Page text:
Authors: Linden O. Lee, M.D. et al
Anesthesiology 6 2017, Vol.126, 1053-1063.
Background: Thrombocytopenia has been considered a relative or even absolute contraindication to neuraxial techniques due to the risk of epidural hematoma. There is limited literature to estimate the risk of epidural hematoma in thrombocytopenic parturients. The authors reviewed a large perioperative database and performed a systematic review to further define the risk of epidural hematoma requiring surgical decompression in this population.
Methods: The authors performed a retrospective cohort study using the Multicenter Perioperative Outcomes Group database to identify thrombocytopenic parturients who received a neuraxial technique and to estimate the risk of epidural hematoma. Patients were stratified by platelet count, and those requiring surgical decompression were identified. A systematic review was performed, and risk estimates were combined with those from the existing literature.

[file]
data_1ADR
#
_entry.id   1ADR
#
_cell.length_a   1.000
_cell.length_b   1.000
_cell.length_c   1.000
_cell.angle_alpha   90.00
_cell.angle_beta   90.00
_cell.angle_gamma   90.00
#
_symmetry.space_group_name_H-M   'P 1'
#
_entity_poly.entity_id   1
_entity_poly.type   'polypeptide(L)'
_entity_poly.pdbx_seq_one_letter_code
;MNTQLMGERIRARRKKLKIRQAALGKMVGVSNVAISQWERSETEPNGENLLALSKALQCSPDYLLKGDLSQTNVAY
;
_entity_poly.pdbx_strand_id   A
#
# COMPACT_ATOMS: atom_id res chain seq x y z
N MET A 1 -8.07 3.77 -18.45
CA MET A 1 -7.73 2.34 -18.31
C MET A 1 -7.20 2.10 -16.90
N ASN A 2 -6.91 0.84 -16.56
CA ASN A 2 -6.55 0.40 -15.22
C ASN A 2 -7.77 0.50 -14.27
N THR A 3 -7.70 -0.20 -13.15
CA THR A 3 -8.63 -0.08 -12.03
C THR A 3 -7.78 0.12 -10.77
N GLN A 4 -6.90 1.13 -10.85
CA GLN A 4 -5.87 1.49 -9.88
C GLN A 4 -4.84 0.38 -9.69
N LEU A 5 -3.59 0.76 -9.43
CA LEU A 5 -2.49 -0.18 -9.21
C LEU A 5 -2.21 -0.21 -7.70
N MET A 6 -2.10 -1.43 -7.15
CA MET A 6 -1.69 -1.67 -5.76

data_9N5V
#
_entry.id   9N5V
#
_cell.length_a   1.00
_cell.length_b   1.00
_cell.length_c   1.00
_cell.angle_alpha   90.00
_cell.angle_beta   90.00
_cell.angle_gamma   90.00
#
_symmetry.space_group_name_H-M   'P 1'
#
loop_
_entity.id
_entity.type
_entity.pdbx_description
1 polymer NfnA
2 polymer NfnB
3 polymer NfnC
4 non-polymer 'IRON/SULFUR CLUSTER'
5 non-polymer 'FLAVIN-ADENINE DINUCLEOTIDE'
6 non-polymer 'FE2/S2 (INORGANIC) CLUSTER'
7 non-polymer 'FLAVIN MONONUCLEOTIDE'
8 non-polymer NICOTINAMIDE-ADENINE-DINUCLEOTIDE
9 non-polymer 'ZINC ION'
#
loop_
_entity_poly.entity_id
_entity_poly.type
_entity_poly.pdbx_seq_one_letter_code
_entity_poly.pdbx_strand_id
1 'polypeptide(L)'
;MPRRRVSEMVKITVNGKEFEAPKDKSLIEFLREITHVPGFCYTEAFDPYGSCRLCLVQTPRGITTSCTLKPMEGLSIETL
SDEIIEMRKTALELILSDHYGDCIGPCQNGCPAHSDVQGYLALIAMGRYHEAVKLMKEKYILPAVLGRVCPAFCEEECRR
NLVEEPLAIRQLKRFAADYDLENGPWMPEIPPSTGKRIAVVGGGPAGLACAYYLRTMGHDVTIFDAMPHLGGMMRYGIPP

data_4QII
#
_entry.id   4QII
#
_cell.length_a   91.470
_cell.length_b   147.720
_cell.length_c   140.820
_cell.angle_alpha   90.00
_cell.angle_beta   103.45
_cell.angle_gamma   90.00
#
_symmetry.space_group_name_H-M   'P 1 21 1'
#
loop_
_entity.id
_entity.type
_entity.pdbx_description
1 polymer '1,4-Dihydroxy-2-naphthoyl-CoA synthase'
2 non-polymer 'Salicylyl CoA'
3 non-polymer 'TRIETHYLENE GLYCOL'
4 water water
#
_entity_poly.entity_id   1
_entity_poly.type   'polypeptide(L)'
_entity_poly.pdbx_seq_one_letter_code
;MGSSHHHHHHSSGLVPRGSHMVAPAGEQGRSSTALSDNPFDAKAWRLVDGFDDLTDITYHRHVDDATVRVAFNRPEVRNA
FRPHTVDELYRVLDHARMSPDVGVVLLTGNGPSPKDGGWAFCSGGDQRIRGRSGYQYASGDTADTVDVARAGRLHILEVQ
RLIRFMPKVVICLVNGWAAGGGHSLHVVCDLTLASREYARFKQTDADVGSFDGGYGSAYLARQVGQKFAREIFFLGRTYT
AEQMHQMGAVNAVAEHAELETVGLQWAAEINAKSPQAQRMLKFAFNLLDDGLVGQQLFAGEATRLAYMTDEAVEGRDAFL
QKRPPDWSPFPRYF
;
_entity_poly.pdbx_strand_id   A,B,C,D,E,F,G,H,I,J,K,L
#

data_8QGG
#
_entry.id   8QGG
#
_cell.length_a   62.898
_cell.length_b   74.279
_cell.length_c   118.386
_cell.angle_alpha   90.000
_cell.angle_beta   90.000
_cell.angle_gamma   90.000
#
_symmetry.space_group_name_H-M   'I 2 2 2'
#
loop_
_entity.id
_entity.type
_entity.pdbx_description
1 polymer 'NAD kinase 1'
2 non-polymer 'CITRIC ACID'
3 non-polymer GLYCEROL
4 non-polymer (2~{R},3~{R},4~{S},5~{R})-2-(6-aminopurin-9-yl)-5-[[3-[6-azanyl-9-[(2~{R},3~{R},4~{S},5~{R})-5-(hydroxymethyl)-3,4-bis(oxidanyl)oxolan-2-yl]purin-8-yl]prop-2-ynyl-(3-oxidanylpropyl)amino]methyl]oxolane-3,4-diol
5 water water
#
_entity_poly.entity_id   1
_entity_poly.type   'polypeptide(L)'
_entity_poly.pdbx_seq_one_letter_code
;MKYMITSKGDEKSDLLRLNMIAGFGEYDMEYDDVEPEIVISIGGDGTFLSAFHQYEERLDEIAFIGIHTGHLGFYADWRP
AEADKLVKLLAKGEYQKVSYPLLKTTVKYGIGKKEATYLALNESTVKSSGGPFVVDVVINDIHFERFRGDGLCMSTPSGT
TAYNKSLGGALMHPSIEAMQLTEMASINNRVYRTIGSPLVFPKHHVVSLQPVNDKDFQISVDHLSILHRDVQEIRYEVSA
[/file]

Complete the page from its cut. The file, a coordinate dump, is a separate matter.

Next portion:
Results: A total of 573 parturients with a platelet count less than 100,000 mm–3 who received a neuraxial technique across 14 institutions were identified in the Multicenter Perioperative Outcomes Group database, and a total of 1,524 parturients were identified after combining the data from the systematic review. No cases of epidural hematoma requiring surgical decompression were observed. The upper bound of the 95% CI for the risk of epidural hematoma for a platelet count of 0 to 49,000 mm–3 is 11%, for 50,000 to 69,000 mm–3 is 3%, and for 70,000 to 100,000 mm–3 is 0.2%.
Conclusions: The number of thrombocytopenic parturients in the literature who received neuraxial techniques without complication has been significantly increased. The risk of epidural hematoma associated with neuraxial techniques in parturients at a platelet count less than 70,000 mm–3 remains poorly defined due to limited observations.